The Social Security Administration has resumed the issuance of “No-Match” letters to employers, creating a murky set of obligations to avoid fines or penalties in the event of a Homeland Security Investigations (“HSI”) audit, sometimes called a Form I-9 or worksite enforcement audit. Employers who receive “No-Match” letters should act swiftly and deliberately, not only to avoid the consequences of a finding that they knowingly employ unauthorized workers, but also to make sure that they do not run afoul of anti-discrimination laws.
It’s no secret that the Trump Administration has made employment eligibility verification a major priority. In Fiscal Year 2018 (“FY2018”), Homeland Security Investigations (“HSI”) conducted 6,848 worksite investigations (up from 1,691 in FY2017) and initiated 5,981 Form I-9 audits (compared to 1,360 in FY2017). While the “No-Match” letters are delivered by the Social Security Administration (“SSA”), they may be part of a larger administration crackdown on unauthorized employment. To wit, investigators will often request “No-Match” letters when conducting a worksite investigation, and the action (or inaction) of an employer may be relevant in assessing fines and penalties.
Employer Correction Request Notices, commonly referred to as “Social Security No-Match Letters,” are not new. The process began in the early 1990s to notify employers that the SSA was unable to post earnings for some of their workers due to a mismatch. “No-Match” letters were typically sent to employers who had submitted a name and social security number on a wage and tax statement that did not match the SSA’s records. In 2006, the Bush administration decided that these discrepancies could assist in combating unauthorized employment. It issued regulations setting forth specific procedures to follow after the receipt of a “No-Match” letter. Employers who followed the guidelines would be given safe harbor, and those who didn’t risked a finding that they had “constructive knowledge” of illegal employment. However, before the regulations went into effect, they were challenged and enjoined in federal court. In 2012, the Obama administration rescinded the regulations and suspended all communication to employers regarding data mismatches. Many consider the Trump administration’s resumption of this program to correspond with its increased worksite investigations and enforcement.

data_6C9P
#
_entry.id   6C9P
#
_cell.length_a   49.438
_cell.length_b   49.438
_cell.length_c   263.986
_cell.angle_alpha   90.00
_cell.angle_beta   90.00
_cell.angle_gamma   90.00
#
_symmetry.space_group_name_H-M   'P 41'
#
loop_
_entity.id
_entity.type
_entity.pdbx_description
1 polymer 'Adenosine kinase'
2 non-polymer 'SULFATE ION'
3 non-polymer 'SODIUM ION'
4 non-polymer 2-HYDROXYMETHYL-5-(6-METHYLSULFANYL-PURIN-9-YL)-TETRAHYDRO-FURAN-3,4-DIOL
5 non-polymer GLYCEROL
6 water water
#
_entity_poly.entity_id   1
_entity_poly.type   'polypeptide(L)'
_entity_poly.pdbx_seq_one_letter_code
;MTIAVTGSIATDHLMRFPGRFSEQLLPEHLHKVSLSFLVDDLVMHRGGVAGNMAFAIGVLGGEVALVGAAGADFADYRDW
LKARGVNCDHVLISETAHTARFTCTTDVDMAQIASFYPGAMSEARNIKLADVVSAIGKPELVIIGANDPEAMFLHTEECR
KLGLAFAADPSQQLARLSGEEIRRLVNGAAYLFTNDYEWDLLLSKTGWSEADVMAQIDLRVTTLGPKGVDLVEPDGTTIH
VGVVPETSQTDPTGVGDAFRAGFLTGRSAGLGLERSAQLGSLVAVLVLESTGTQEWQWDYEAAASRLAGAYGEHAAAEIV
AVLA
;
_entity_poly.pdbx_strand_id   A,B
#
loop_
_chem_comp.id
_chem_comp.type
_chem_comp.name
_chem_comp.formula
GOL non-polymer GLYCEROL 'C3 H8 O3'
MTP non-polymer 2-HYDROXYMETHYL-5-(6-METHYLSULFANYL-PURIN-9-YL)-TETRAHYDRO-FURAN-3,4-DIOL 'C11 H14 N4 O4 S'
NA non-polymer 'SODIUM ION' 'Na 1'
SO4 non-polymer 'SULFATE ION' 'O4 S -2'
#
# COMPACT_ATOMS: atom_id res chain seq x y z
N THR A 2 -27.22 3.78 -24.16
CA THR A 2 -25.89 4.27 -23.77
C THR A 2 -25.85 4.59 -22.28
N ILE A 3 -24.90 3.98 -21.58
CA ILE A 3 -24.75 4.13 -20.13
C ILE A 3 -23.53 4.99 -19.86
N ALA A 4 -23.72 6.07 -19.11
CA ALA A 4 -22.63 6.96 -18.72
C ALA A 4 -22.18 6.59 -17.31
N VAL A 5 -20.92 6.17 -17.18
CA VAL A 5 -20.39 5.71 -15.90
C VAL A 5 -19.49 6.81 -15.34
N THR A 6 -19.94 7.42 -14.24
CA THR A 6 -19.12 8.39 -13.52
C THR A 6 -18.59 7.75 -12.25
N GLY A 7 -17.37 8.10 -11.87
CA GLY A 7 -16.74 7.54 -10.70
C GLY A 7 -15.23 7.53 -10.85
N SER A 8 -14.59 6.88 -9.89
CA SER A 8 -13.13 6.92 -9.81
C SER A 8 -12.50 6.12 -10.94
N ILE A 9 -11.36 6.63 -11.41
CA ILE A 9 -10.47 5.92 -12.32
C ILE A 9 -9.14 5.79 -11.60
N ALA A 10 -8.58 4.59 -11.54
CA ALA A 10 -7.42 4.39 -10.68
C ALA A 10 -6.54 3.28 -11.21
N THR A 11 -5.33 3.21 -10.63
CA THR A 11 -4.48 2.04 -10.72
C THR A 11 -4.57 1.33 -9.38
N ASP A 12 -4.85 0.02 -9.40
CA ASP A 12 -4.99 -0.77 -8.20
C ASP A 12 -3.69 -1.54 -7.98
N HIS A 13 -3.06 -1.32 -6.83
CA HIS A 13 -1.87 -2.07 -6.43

With a lack of clear guidance surrounding the “No-Match” letters, employers are in a difficult position. If they ignore them, they risk potentially adverse consequences when being audited or investigated. If they take adverse employment actions against an employee who hasn’t been given sufficient time to resolve the discrepancy, they risk a discrimination charge from the employee. Some employees, even when given a reasonable period of time to address the issue, will be unable to adequately correct or explain the discrepancy. How does an employer navigate this quagmire?
The U.S. Department of Justice has provided guidance on certain “Dos and Don’ts” here (https://www.justice.gov/sites/default/files/crt/legacy/2014/12/04/Employers.pdf). At the outset, it should be noted that there are a number of reasons why a “No-Match” can occur. For instance, mismatches can arise due to clerical or administrative errors, an unreported name change, confusion regarding multiple last names or the inconsistent use of hyphenation, among other reasons. A mismatch between an employee’s name and social security number does not necessarily mean that employee lacks a work authorization, and the government cautions that employers should not use the “No-Match” letter alone to make adverse employment decisions such as suspension or termination.
For each “No-Match” situation, the employee should be given notice of the issue and a reasonable amount of time to rectify the discrepancy. There is no set time period for what is considered reasonable, but the employer should check in consistently with the employee to make sure that he or she is taking steps toward resolution. If the inconsistency cannot be resolved, then the employer has some difficult decisions to make. Those cases will require careful and thoughtful consideration of the various pitfalls, and the advice of competent legal counsel is essential to avoiding liability.
In sum, an employer that fails to address a “No-Match” letter in any way, and fails to follow up with an employee, could face a finding by federal investigators that it had constructive knowledge that it was employing unauthorized workers. In any Form I-9 audit, investigators will specifically look for evidence as to how an employer dealt with such notices. On the flip side, an employer cannot react to such a “No-Match” letter by simply terminating an employee, as it could face a claim of discrimination.
P&A’s Employment and Labor Department is fully capable of addressing these issues both from the immigration law side as well as the employment side.